The Day Women of the Congo Seized Control of the Internet

From Enough blogs Tue Dec 11 2012, 15:06:06

Editor's Note: "From the grassroots women leaders of Congo to the women leaders of the White House," a Change.org petition penned by activist Neema Namadamu in the eastern Congo town of Bukavu has seen a surge in support in recent days. Enough Project partner organization World Pulse, a Portland, Oregon-based women's media group, worked closely the activists in Bukavu, and the World Pulse founder Jensine Larsen wrote this post about the collective effort.

The day the rebels seized the large town of Goma, threatening to ignite more bloodshed and misery in Eastern Democratic Republic of Congo, I couldn't stop pacing and shaking. Although I have no relatives there, my sisters are in the path of advancing rebels.

My sisters, who have become like family, are 200+ grassroots women leaders who have been using their own homegrown Internet café to report out about life in their war-torn region. For the past two weeks, they have been flooding the wires with their signals of distress. "Please pray for us," they cried. "Enough is enough."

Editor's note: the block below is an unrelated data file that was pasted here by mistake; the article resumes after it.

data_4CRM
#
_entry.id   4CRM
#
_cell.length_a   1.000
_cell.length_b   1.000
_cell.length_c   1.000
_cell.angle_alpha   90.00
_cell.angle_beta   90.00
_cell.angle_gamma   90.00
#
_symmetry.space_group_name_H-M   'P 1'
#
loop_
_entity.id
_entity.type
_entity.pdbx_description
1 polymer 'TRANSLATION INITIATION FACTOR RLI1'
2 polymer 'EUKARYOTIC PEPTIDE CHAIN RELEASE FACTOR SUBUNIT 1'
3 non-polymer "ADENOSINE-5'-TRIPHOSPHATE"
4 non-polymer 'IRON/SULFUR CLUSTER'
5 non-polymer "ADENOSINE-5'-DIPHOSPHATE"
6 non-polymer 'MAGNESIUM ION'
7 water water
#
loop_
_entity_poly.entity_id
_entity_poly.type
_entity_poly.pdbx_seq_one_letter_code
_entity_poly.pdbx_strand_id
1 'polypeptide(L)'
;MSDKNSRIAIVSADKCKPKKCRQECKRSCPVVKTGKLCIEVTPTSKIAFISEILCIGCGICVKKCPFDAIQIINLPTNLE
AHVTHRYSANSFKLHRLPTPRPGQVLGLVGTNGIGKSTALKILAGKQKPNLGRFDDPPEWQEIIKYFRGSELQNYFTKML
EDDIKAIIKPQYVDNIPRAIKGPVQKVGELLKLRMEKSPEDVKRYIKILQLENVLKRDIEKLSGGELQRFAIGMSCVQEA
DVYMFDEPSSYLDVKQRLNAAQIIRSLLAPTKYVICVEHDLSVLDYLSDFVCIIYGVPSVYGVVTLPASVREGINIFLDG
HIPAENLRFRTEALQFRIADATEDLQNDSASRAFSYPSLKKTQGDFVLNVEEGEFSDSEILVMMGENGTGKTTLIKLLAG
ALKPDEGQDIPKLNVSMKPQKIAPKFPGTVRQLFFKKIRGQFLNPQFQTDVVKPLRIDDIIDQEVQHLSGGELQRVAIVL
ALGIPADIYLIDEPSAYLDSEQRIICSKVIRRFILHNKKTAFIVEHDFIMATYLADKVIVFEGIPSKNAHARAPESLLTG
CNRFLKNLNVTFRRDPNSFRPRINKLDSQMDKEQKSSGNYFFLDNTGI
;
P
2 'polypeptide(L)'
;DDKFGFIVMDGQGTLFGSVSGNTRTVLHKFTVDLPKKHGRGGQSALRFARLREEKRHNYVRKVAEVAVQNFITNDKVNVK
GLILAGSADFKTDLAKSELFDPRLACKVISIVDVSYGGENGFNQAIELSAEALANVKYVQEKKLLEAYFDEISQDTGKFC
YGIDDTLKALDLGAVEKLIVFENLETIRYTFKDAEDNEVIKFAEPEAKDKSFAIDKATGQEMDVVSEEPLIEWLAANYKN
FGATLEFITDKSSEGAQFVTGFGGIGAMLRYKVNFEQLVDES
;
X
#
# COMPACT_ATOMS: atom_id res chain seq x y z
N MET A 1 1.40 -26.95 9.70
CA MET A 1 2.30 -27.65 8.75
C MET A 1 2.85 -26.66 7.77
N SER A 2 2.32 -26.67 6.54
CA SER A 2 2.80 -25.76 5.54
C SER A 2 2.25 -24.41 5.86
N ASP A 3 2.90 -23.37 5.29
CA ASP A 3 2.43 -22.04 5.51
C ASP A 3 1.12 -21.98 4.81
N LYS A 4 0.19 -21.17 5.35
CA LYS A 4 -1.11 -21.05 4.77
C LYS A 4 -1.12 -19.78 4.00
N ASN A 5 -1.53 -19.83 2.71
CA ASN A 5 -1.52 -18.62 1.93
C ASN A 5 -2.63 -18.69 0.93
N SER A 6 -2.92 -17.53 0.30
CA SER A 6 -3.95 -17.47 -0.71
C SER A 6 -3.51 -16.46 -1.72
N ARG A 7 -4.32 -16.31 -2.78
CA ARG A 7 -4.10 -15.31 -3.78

Enough is enough. For the past 16 years, DRC has been called the most dangerous place in the world for women, and the UN has crudely dubbed it the "rape capital of the world." A deadly cauldron of competing rebel groups and corrupt government forces fighting for power and control over natural resources has ravaged local communities, resulting in approximately 6 million dead. With the recent attack on Goma, the rebel group called M23 broke an uneasy peace agreement that had lasted for nearly six years-a move that resulted in over 140,000 fleeing the city. Worse, it was a move that could trigger a domino effect of brutal military retaliation with civilians caught in the crossfire. That is-if the world continues to look away.

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